I’ve posted a couple of times comments by C. S. Lewis on free will. Charles Finney also is strong on this doctrine. From his Systematic Theology, he makes the following salient points:
Moral agency implies the possession of free will. . . . Free will implies the power of originating and deciding our own choices, and of exercising our own sovereignty, in every instance of choice upon moral questions. . . . That man cannot be under a moral obligation to perform an absolute impossibility is a first truth of reason. . . . Unless the will is free, man has no freedom; and if he has no freedom he is not a moral agent, that is, he is incapable of moral action and also of moral character. . . .
In theory, the freedom of the will in man has been denied. Yet the very deniers have, in their practical judgment, assumed the freedom of the human will as well, and as fully, as the most staunch defenders of human liberty of will. Indeed, nobody ever did or can, in practice, call in question the freedom of the human will without justly incurring the charge of insanity.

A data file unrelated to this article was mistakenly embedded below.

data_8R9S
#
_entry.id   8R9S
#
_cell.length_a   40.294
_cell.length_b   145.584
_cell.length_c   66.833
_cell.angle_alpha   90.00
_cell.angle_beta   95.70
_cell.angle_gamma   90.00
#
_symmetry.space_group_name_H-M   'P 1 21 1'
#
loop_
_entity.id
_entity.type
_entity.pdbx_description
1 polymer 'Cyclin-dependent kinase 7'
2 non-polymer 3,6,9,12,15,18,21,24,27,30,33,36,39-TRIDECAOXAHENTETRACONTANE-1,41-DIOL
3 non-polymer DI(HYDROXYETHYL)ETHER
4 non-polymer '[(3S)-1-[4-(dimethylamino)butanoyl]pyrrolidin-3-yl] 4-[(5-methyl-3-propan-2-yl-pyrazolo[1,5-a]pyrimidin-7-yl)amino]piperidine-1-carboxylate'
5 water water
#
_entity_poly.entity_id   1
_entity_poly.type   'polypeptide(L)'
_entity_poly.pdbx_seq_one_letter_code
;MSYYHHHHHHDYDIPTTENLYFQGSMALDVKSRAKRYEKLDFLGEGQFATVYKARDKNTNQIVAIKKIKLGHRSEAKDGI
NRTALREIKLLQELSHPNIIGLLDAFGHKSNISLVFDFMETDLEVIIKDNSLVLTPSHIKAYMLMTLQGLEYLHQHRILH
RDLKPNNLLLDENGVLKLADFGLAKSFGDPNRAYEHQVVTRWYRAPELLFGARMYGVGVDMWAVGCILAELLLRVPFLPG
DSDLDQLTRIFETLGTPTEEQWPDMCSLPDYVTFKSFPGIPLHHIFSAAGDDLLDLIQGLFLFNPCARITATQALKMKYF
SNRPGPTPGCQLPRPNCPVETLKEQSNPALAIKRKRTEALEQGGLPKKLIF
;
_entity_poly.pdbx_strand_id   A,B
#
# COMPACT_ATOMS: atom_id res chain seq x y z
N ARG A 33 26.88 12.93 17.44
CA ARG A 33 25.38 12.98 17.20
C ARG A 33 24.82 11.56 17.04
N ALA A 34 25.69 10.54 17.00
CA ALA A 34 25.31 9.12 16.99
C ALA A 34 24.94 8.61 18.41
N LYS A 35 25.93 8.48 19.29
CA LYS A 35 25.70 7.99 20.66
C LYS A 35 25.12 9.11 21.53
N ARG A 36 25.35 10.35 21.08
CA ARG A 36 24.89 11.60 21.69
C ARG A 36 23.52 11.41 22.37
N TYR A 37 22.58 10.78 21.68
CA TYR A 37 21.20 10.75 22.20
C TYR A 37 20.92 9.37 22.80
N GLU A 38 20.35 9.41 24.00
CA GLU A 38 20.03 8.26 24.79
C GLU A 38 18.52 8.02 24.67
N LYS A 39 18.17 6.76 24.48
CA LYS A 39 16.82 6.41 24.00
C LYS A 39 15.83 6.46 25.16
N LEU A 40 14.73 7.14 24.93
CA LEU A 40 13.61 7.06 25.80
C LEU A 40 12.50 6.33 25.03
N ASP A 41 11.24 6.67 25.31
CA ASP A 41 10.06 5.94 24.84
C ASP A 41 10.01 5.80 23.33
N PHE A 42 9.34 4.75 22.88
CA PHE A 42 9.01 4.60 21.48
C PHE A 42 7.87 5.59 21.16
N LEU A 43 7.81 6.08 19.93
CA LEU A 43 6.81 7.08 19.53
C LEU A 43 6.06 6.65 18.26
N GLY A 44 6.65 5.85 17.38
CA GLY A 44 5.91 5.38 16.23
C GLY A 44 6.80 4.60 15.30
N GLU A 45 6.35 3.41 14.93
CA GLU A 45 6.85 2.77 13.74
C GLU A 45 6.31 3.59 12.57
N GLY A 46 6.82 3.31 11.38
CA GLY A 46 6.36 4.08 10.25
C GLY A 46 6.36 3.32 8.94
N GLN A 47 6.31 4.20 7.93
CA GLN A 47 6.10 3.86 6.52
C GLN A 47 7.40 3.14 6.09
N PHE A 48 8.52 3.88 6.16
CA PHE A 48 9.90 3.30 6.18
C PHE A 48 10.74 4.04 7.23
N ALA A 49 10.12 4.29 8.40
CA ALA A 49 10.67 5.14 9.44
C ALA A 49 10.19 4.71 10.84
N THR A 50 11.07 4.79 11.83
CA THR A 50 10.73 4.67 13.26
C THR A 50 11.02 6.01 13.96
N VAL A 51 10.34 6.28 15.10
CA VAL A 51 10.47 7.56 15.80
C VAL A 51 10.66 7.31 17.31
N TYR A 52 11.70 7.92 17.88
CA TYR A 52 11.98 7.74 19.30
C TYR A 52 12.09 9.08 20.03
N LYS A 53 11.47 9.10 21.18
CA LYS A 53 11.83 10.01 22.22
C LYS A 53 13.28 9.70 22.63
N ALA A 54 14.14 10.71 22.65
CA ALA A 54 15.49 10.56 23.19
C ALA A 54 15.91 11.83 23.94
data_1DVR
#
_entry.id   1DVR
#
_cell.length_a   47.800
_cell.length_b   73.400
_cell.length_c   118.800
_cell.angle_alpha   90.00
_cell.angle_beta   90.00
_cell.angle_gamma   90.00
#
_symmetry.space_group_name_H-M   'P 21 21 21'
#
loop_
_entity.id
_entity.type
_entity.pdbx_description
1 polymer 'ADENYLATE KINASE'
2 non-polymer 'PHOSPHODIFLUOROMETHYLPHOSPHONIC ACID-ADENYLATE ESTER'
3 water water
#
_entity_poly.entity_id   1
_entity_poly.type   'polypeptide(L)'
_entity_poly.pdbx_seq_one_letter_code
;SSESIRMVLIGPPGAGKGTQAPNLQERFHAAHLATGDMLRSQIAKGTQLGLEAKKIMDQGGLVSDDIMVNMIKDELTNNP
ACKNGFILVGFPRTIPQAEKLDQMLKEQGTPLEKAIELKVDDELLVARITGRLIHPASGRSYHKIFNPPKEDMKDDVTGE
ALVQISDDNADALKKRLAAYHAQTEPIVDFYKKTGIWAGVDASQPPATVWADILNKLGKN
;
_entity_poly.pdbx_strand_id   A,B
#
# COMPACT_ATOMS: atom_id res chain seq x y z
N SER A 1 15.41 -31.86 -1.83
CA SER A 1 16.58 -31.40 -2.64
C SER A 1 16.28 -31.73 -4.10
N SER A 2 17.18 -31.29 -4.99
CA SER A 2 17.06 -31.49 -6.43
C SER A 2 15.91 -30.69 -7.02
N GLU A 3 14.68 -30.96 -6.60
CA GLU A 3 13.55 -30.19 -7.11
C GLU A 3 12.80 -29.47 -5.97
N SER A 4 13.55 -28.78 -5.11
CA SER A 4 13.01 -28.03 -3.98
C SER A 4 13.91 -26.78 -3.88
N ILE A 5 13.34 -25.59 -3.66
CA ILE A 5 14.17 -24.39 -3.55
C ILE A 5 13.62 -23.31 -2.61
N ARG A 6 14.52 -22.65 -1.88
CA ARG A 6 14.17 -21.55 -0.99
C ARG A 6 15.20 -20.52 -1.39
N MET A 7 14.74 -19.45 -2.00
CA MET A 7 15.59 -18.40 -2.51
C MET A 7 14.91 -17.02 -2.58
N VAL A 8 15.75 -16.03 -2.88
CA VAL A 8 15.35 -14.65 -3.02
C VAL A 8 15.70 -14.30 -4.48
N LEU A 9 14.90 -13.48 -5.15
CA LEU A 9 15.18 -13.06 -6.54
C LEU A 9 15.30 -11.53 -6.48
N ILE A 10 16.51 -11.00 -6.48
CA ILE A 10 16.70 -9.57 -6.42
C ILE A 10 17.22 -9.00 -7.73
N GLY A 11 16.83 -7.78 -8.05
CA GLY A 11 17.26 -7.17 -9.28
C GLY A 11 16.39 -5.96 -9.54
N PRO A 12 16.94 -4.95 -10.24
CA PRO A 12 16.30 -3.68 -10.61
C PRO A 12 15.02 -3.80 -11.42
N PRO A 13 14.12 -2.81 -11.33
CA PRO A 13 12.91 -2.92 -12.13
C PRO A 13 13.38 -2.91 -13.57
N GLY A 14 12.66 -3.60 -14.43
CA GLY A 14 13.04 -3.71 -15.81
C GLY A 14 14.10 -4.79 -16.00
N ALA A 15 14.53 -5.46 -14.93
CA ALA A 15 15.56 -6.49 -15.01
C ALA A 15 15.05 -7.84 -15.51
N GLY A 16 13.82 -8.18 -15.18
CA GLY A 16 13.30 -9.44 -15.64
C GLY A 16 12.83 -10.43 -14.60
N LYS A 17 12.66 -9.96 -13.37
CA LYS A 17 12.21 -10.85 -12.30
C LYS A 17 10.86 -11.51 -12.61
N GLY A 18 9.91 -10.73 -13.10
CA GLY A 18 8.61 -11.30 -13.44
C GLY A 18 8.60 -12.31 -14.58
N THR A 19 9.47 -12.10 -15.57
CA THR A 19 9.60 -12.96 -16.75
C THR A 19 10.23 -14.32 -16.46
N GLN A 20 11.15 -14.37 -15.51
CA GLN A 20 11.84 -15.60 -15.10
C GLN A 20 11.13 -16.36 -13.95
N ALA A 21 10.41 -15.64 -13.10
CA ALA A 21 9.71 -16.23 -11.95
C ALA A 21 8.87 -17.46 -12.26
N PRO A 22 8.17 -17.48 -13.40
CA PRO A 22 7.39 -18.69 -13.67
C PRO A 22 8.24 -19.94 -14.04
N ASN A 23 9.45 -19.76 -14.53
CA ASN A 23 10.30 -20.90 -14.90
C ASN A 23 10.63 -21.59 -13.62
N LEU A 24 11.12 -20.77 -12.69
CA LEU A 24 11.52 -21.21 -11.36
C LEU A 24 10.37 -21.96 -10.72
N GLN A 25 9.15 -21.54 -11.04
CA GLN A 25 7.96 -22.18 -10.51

By a necessity of his nature, every moral agent knows himself to be free. He can no more hide this fact from himself, or reason himself out of the conviction of its truth, than he can speculate himself into a disbelief of his own existence. He may, in speculation, deny either, but in fact he knows both. That he is, that he is free, are truths equally well known.
The bottom line here is this: theory is one thing, practice is another. No matter how you may slice away man’s freedom to choose in theory, you cannot escape the reality that all mankind makes choices, and those choices are not forced by God. He has given us the capacity to choose. When we choose in accordance with His love and laws (and they’re not really at odds), we are blessed; when we rebel against Him, we suffer the consequences of our sins.